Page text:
Maria Eugenia Brizuela de Avila, former Minister of Foreign Affairs of El Salvador Task Force Co-Chair

Luis Cosenza, Former Minister of the Presidency of Honduras

Luis Cosenza has had a distinguished career in public service. After graduating from the University of Notre Dame with his PhD in electrical engineering, Cosenza began a career with the Inter-American Development Bank (IADB) in Costa Rica. He spent eight years working with the Bank supervising projects in Costa Rica and then preparing projects at the headquarters in Washington, DC. In 1989 he joined the World Bank and began working on projects in both Africa and Latin America. He worked with the World Bank advising countries on electricity and power projects until 1997. He then served as campaign manager for Ricardo Maduro when Maduro won the presidency of Honduras in 2001 and as the minister of the presidency in the Maduro administration, responsible for coordinating the day-to-day activities of the government and working with multilateral and bilateral donors. With 16 years of experience with development banks in Latin America and Africa, he has served as executive director for Central America and Belize on the Board of Directors of the Inter-American Development Bank and worked with the World Bank. Cosenza began his career with the Honduran state-owned power utility, where he rose to CEO.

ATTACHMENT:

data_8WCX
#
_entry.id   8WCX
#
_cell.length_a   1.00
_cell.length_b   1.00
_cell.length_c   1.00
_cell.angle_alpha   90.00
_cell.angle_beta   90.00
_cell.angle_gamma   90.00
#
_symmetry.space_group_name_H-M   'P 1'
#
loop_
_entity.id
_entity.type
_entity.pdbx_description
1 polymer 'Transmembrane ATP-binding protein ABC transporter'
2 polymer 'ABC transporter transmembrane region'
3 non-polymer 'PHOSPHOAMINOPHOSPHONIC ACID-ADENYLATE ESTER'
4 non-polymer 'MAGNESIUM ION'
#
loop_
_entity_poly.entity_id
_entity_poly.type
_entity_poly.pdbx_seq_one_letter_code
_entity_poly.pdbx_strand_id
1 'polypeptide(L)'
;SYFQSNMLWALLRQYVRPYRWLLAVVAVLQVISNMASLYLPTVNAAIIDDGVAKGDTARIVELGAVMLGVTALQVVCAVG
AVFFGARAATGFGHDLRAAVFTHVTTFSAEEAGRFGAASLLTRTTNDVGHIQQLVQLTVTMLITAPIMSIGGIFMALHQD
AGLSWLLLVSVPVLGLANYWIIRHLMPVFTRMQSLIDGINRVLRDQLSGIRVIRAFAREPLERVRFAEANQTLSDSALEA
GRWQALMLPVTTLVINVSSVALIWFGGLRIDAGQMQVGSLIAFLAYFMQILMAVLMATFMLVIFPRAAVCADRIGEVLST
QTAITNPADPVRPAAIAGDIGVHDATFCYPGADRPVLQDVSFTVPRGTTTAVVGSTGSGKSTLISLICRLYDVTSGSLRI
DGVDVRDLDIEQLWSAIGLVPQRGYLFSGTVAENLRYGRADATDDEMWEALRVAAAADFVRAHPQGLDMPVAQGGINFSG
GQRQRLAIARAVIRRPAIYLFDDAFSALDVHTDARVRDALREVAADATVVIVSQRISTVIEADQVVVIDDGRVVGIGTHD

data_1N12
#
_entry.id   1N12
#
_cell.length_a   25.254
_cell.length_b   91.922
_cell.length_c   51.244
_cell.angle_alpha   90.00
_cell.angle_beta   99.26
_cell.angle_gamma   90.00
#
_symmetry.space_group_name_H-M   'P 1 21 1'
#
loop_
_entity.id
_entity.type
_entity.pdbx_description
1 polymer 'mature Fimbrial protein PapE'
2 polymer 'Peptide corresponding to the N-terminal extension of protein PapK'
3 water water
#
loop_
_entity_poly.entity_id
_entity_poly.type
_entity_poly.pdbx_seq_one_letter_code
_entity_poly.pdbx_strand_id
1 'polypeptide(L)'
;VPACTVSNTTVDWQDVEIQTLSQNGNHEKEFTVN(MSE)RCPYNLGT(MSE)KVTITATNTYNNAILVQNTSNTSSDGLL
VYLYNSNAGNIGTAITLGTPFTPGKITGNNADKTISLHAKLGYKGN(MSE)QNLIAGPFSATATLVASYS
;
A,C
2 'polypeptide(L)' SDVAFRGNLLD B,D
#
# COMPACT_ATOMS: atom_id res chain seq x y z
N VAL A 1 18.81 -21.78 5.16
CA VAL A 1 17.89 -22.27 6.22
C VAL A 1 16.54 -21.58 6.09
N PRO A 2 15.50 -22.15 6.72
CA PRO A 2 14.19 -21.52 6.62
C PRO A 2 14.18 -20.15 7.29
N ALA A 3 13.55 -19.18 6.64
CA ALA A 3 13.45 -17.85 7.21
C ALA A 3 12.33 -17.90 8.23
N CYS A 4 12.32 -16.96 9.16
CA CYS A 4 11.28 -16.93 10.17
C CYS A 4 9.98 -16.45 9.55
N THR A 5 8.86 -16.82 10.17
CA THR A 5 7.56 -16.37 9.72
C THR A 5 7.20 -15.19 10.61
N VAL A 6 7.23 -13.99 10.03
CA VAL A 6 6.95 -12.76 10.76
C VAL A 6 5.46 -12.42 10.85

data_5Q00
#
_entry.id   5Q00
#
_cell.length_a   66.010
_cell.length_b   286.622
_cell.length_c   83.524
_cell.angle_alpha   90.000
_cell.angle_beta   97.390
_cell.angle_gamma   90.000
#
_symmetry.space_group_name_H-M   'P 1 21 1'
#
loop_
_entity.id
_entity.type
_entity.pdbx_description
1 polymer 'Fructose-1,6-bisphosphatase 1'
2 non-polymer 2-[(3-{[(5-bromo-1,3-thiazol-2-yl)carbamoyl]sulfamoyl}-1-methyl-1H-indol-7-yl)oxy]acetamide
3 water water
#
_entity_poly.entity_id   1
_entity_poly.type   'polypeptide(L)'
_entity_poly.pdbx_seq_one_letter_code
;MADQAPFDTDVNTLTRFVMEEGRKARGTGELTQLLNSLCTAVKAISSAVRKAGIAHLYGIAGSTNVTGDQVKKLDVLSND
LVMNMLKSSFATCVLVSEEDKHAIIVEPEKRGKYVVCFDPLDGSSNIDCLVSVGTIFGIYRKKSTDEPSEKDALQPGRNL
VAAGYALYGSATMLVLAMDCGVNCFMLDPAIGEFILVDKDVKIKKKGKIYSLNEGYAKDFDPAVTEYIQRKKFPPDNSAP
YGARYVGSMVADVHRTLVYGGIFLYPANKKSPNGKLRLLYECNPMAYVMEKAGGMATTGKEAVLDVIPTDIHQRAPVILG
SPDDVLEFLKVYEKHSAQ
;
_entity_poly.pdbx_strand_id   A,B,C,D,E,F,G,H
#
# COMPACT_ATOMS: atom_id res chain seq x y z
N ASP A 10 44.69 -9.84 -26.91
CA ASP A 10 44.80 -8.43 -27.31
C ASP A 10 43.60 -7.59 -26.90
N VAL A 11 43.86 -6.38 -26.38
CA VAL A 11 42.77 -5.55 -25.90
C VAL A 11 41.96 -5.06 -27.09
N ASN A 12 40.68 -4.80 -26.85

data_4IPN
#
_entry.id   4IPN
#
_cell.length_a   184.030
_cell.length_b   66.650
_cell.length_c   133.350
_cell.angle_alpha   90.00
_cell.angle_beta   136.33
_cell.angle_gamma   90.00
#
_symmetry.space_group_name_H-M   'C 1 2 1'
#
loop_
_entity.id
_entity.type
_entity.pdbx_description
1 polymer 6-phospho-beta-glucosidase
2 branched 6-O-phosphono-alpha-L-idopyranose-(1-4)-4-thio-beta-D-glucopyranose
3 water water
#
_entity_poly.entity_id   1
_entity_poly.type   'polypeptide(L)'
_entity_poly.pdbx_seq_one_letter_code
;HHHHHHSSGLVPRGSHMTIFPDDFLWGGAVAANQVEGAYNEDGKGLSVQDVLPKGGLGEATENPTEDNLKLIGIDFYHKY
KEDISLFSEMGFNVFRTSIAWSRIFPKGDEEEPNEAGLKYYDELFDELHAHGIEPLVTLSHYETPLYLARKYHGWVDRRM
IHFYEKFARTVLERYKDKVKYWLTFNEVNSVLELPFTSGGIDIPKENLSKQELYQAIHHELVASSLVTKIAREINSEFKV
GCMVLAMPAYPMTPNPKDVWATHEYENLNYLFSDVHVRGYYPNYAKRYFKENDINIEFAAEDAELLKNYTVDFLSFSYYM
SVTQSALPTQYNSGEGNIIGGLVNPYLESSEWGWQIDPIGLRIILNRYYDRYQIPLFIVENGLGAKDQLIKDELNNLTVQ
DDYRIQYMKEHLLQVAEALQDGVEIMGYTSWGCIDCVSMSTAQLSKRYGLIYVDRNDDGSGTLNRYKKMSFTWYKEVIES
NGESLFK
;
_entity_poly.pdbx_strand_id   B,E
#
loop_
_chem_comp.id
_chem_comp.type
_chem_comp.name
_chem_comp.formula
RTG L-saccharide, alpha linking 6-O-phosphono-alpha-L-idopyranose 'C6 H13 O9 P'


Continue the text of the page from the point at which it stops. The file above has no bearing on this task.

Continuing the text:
Luis Cosenza, former Minister of the Presidency of Honduras Task Force Co-Chair

John Negroponte

Ambassador Negroponte held government positions abroad and in Washington between 1960 and 1997 and again from 2001 to 2008. Since 2009, Ambassador Negroponte has also been the Brady Johnson Distinguished Fellow in Grand Strategy and Senior Lecturer in International Affairs at the Jackson Institute of Yale University, his alma mater. He has been Ambassador to Honduras, Mexico, the Philippines, the United Nations, and Iraq. In Washington he served twice on the National Security Council staff, first as Director for Vietnam in the Nixon Administration and then as Deputy National Security Advisor under President Reagan. He has also held a cabinet level position as the first Director of National Intelligence under President George W. Bush. His most recent position in government was as Deputy Secretary of State, where he served as the State Department’s Chief Operating Officer. Ambassador Negroponte serves as Chairman Emeritus of the Council of the Americas/Americas Society. He is also Co-chairman of the US-Philippines Society and a member of the Secretary of State’s Foreign Affairs Policy Board. He has also served as Chairman of the Intelligence and National Security Alliance. Ambassador Negroponte has received numerous awards in recognition of his more than four decades of public service, including the State Department’s Distinguished Service Medal on two separate occasions, the highest award which can be conferred by the Secretary of State, and on January 16, 2009, President Bush awarded Ambassador Negroponte the National Security Medal for his outstanding contributions to US national security.

John Negroponte Vice Chairman, McLarty Associates, and Former Director of National Intelligence Task Force Co-Chair